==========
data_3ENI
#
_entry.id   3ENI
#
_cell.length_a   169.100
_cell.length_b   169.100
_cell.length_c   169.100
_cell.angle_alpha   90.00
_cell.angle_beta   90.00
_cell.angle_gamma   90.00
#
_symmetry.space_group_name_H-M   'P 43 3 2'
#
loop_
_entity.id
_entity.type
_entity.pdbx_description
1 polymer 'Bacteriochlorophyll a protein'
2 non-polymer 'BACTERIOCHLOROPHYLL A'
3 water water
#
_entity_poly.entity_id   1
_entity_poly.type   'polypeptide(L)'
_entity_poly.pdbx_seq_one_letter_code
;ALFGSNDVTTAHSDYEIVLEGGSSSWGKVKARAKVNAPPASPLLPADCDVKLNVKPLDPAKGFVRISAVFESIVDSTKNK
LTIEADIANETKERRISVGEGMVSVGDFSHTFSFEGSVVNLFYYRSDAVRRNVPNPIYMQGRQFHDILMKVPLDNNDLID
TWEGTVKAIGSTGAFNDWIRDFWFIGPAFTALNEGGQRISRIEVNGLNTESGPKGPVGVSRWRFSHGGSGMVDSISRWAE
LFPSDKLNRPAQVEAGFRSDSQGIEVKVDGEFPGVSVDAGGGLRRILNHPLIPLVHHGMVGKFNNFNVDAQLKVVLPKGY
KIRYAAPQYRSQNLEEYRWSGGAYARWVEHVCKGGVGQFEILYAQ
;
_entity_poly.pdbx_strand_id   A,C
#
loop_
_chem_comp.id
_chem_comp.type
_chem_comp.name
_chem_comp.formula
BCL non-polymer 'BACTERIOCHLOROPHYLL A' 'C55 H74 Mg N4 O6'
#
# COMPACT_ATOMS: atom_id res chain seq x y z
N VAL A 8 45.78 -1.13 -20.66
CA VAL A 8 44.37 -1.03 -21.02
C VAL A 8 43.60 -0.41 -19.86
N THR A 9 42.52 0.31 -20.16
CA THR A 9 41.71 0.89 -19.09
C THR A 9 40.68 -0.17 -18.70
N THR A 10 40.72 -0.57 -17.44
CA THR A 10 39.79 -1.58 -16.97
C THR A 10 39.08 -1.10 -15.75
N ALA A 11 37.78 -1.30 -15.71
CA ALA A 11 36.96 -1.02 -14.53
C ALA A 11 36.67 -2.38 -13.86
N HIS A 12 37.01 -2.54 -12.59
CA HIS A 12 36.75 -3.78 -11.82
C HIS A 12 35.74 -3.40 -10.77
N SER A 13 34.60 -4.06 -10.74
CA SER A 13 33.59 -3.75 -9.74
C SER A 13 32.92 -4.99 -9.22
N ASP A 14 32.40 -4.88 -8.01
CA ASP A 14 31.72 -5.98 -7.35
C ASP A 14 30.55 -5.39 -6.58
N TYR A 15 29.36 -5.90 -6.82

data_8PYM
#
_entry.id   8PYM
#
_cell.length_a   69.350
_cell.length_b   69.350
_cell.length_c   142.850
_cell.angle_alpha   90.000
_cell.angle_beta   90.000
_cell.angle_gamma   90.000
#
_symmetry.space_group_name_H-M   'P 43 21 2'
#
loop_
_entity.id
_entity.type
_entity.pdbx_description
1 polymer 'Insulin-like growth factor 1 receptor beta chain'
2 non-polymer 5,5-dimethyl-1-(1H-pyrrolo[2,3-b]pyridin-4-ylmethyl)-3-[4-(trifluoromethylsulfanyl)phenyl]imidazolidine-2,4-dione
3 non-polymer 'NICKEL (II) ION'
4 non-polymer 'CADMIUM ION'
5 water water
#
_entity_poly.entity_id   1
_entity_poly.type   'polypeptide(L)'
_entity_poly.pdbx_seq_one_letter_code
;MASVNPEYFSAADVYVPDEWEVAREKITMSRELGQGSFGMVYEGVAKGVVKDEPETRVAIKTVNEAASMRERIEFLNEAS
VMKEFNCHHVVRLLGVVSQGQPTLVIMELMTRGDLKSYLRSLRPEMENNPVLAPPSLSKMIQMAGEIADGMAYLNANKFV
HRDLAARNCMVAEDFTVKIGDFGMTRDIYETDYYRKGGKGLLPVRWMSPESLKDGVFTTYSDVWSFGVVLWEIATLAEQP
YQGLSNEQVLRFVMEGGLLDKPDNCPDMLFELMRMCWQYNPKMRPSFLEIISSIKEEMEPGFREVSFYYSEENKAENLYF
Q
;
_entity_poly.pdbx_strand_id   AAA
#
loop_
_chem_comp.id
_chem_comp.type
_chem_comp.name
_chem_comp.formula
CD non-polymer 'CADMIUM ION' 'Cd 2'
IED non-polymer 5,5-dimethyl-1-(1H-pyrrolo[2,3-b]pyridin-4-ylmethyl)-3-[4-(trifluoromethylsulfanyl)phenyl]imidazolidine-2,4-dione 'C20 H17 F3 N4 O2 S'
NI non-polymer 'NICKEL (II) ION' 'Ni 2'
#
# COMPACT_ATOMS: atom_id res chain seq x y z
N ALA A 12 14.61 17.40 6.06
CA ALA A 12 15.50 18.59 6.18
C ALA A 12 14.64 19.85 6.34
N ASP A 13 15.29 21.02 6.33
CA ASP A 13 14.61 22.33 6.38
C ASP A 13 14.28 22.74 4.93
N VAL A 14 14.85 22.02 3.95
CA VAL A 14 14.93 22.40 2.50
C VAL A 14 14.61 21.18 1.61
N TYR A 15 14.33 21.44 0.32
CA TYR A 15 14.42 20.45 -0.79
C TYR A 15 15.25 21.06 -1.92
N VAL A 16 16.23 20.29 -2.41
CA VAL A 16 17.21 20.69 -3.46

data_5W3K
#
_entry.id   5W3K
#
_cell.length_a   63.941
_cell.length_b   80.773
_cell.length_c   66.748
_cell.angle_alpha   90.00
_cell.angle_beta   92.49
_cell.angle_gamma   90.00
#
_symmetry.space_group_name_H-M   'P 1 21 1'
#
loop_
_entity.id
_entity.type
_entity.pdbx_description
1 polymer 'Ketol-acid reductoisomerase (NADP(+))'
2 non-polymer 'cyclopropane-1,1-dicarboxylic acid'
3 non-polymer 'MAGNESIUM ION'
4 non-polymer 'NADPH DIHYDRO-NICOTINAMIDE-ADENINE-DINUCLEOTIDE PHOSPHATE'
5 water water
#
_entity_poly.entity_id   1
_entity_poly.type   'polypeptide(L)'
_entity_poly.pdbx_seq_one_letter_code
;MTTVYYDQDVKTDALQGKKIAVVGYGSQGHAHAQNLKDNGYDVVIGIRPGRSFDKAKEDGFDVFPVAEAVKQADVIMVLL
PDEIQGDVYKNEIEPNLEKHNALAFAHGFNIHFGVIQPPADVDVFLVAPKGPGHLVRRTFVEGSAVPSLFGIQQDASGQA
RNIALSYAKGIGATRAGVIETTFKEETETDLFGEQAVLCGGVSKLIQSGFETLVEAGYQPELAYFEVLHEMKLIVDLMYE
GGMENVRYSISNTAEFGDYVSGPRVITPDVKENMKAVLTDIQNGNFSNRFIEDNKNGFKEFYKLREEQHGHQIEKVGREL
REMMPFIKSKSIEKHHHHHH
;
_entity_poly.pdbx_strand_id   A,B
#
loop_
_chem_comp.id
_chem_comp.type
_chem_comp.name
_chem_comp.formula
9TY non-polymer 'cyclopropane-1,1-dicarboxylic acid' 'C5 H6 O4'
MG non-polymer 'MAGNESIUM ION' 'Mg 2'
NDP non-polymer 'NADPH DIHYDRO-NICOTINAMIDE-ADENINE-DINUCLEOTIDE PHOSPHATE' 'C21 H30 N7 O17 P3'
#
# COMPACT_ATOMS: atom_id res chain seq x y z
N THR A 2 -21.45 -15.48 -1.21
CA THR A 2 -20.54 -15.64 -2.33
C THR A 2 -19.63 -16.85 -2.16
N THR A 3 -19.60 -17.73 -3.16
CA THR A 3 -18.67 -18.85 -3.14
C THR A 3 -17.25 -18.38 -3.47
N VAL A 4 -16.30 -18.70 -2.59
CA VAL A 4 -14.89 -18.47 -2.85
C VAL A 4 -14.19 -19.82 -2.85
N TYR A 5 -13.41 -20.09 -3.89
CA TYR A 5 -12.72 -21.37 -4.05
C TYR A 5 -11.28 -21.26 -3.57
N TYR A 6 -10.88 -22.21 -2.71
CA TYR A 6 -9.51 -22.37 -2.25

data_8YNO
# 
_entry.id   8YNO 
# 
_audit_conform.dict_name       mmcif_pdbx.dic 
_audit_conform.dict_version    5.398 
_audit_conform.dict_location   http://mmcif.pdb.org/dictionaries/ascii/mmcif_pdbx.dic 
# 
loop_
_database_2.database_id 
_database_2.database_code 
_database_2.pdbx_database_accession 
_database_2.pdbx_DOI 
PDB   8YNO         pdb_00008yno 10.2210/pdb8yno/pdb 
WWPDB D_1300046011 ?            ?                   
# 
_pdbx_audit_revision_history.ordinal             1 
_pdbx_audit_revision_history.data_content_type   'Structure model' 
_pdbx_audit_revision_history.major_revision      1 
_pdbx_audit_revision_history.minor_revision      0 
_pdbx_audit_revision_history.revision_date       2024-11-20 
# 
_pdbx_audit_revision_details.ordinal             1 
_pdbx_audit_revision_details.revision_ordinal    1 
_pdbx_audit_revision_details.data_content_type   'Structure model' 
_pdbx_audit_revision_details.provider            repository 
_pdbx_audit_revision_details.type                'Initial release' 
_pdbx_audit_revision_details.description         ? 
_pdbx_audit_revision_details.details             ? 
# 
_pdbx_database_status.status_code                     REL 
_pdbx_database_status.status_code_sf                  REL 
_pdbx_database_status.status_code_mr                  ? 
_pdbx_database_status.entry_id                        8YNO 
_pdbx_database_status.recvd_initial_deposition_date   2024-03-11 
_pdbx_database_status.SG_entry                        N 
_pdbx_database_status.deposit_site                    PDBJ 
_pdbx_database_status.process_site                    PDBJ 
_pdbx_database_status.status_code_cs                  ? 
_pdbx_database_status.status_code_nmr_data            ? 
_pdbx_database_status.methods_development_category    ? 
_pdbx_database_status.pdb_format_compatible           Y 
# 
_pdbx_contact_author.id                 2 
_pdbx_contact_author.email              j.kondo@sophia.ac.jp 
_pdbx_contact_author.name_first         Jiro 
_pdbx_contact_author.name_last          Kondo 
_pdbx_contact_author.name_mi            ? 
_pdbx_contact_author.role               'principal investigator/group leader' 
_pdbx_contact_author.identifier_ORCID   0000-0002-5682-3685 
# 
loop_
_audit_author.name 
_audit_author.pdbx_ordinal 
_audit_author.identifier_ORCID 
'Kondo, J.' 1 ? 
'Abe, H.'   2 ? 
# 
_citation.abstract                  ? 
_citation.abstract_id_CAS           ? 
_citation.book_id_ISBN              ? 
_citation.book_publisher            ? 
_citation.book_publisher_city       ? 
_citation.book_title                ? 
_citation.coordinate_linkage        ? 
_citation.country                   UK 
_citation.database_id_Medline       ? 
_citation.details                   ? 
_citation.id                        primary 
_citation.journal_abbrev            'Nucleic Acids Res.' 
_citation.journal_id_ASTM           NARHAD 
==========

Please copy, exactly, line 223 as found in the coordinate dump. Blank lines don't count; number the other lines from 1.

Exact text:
_pdbx_contact_author.email              j.kondo@sophia.ac.jp 